Junior wrestler Omar Maktabi – Iowa’s 2003 high school freestyle champion – will be in Cliff Keen’s practice room every day, without fail. But if he were to miss a practice, one of his reasons would likely involve Michigan sophomore Tyrel Todd.
“If there’s a reason I don’t want to come to practice, it’s because I just don’t feel like wrestling him,” Maktabi joked, referring to the starting 184-pounder’s aggressive style on the mat.
“Tyrel’s one of the most intense wrestlers I’ve ever wrestled. He uses so much hand-fighting, beating on the head – “
Todd is currently undefeated in dual matches and is ranked 19th in the nation. Most recently, he dominated David Helfich of No. 11 Lehigh and defeated Dan Miracola when No. 5 Michigan fought for a comeback win over No. 10 Cornell.
“The (most fun) for me is feeling a guy break (during a match),” Todd said. “Just beating him up.”
Todd says his incredibly physical style of grappling is something he’s developed since coming to Michigan. During his high school days in Montana, he was quicker than most of his opponents. With the increased level of competition that college brings, part of Todd’s style now depends on “really wearing out my opponent – tearin’ ’em out so they get so tired they can’t do anything,” he said.
Michigan coach Joe McFarland also describes Todd as very physical and hard-nosed.
“He likes to get out and brawl,” McFarland said. “He (applies) a lot of forward pressure, and he can wear a lot of guys down.”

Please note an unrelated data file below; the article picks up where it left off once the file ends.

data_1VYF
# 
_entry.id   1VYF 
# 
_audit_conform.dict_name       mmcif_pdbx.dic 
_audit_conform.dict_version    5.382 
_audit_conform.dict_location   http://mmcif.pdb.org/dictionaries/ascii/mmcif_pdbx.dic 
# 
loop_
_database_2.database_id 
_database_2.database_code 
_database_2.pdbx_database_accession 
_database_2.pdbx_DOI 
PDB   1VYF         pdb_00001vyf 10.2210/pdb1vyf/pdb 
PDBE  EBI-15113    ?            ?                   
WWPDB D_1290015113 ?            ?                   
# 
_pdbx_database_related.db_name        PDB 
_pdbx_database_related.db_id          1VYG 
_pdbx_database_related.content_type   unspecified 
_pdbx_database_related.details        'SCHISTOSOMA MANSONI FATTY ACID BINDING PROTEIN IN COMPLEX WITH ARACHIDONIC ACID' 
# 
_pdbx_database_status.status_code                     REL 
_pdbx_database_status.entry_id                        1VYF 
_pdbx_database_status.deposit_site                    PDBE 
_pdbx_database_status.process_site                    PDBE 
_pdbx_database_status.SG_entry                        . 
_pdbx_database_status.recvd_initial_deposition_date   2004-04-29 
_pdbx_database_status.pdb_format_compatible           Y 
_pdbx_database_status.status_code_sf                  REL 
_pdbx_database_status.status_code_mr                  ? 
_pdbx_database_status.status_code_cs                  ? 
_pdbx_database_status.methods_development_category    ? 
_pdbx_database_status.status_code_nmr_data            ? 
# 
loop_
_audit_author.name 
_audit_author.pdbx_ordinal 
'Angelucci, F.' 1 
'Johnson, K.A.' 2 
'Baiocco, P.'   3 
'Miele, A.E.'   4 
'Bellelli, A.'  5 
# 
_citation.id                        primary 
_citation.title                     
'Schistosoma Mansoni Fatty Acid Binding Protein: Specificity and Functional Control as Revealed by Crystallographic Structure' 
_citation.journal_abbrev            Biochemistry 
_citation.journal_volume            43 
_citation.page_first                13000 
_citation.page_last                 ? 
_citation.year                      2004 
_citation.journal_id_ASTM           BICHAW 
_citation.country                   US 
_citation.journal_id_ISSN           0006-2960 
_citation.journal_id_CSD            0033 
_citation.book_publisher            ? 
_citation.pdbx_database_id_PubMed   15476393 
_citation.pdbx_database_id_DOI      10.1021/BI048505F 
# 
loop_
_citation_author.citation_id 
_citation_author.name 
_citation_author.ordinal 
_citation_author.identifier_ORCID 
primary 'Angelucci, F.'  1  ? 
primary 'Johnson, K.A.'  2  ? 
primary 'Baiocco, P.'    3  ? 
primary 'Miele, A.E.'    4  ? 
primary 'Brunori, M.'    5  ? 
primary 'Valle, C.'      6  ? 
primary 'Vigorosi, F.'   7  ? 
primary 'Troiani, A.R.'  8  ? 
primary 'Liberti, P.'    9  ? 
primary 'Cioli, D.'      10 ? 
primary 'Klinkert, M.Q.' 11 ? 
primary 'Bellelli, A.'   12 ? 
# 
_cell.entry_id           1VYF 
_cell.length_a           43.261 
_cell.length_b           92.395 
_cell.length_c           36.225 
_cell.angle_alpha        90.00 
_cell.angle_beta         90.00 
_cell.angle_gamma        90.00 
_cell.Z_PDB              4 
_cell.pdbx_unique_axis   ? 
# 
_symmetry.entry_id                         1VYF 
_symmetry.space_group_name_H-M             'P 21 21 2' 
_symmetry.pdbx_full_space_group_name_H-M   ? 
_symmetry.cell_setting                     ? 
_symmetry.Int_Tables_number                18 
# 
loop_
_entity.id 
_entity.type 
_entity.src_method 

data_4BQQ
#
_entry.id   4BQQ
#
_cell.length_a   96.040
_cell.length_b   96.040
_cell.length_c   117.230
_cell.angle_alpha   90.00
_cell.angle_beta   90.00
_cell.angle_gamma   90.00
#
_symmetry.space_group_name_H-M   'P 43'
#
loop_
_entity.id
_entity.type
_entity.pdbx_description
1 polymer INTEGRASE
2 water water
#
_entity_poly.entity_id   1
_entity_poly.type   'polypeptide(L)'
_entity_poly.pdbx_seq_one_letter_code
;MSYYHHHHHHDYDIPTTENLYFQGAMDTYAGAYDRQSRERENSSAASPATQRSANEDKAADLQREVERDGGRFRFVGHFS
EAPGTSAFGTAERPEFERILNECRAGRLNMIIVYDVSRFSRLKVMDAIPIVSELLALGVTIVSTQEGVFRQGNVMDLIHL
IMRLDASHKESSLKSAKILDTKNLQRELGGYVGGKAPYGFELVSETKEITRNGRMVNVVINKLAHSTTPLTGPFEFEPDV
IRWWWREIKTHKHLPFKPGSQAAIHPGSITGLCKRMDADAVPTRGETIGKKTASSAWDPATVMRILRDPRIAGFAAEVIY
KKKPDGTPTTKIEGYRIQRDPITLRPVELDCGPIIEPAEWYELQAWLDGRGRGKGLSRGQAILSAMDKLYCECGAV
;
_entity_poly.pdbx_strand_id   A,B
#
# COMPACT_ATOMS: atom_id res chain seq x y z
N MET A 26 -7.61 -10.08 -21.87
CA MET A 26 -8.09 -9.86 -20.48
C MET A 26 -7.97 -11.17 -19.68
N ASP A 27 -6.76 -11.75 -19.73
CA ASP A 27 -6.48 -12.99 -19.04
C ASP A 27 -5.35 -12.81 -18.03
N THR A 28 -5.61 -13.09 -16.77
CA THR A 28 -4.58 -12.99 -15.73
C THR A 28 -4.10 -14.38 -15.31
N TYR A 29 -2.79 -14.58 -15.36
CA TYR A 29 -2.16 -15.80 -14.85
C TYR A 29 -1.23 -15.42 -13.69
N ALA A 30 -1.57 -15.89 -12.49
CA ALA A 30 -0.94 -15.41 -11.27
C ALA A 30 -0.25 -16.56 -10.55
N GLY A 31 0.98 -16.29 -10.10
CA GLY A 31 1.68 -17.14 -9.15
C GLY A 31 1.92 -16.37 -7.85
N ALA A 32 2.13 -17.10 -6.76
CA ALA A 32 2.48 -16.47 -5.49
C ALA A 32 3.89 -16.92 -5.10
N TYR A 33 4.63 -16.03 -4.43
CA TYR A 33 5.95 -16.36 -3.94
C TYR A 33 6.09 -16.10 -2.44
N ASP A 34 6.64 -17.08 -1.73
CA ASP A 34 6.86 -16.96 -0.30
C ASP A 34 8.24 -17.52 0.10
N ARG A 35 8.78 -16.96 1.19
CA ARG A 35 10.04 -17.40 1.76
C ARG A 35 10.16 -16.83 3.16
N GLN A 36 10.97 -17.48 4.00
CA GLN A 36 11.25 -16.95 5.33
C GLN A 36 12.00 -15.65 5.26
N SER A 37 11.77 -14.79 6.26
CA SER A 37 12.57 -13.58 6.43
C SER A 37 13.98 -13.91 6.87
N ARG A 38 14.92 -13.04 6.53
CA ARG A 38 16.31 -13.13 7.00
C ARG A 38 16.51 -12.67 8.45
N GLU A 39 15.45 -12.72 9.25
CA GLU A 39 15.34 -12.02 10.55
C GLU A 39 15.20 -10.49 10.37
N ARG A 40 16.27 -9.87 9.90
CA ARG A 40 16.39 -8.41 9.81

McFarland noted Todd’s most recent outings against Lehigh, Hofstra and Cornell as indicators of how far Todd has progressed in his antagonistic style as well as in confidence.
For someone who’s known for being tenacious on the mats, Todd is surprisingly gracious and affable in person. He is polite, articulate and laughs generously.
“He’s a nice person off the mat,” Maktabi said. “A good guy all around.”
McFarland said he is good friends with Todd’s high school coach and had been hearing about “that Tyrel Todd” for quite some time before Todd ultimately chose to wrestle for Michigan. Todd has been wrestling since the age five under his father Jeff, who was a former grappler at Montana State.
“With wrestling, the more you put into it, the more you get (back),” McFarland said. “Tyrel has a great work ethic and good character, and he’s a great competitor. He’s not afraid of hard work – he grew up on a farm.”
Redshirting last year, Todd did not actually compete during the regular season, something he said was frustrating. However, he reasons that the extra year was necessary for his body to mature, as well as his technique. The work paid off, even during the summer – Todd won University Nationals for his weight class and made it to the Junior World Championships team trials.
McFarland places emphasis on such dedication.
“He fits in well in our program,” he said. “Tyrel epitomizes the kind of student-athlete that fits (our) mold.”
Todd said he chose Michigan for its combination of strong academics and celebrated athletics. But it’s athletic competition where he will most likely make a lasting mark.
“He’s doing all the right things,” McFarland said. “He’s putting himself in position to be a national champion.”
Todd hopes to achieve that goal at least once in his remaining years here. Reflecting his mantra of toughness and hard work, Todd said, “If I keep working hard, good things will happen.”
More good things might be as soon as this weekend. The wrestling team travels to Cedar Falls, Iowa for the Cliff Keen/NWCA National Duels. The championship pits the top 16 teams in the country against each other.